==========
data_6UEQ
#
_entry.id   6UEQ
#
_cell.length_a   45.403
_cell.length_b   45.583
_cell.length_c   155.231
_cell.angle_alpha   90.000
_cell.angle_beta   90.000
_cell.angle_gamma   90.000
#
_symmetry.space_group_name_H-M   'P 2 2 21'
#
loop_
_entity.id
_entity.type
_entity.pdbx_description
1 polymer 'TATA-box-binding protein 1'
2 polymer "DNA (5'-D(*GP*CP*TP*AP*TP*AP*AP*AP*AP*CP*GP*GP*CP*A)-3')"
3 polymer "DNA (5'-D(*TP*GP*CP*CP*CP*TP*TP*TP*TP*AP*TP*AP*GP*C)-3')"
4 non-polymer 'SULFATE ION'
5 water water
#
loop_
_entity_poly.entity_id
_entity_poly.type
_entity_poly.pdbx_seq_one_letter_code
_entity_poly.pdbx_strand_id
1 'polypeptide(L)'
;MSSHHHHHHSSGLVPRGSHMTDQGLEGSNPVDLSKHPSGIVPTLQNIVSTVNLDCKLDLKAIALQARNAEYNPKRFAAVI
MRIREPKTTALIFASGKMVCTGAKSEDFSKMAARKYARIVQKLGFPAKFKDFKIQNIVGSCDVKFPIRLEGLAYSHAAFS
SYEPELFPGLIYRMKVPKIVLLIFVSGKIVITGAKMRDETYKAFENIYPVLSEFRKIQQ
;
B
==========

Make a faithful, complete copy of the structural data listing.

data_6UEQ
#
_entry.id   6UEQ
#
_cell.length_a   45.403
_cell.length_b   45.583
_cell.length_c   155.231
_cell.angle_alpha   90.000
_cell.angle_beta   90.000
_cell.angle_gamma   90.000
#
_symmetry.space_group_name_H-M   'P 2 2 21'
#
loop_
_entity.id
_entity.type
_entity.pdbx_description
1 polymer 'TATA-box-binding protein 1'
2 polymer "DNA (5'-D(*GP*CP*TP*AP*TP*AP*AP*AP*AP*CP*GP*GP*CP*A)-3')"
3 polymer "DNA (5'-D(*TP*GP*CP*CP*CP*TP*TP*TP*TP*AP*TP*AP*GP*C)-3')"
4 non-polymer 'SULFATE ION'
5 water water
#
loop_
_entity_poly.entity_id
_entity_poly.type
_entity_poly.pdbx_seq_one_letter_code
_entity_poly.pdbx_strand_id
1 'polypeptide(L)'
;MSSHHHHHHSSGLVPRGSHMTDQGLEGSNPVDLSKHPSGIVPTLQNIVSTVNLDCKLDLKAIALQARNAEYNPKRFAAVI
MRIREPKTTALIFASGKMVCTGAKSEDFSKMAARKYARIVQKLGFPAKFKDFKIQNIVGSCDVKFPIRLEGLAYSHAAFS
SYEPELFPGLIYRMKVPKIVLLIFVSGKIVITGAKMRDETYKAFENIYPVLSEFRKIQQ
;
B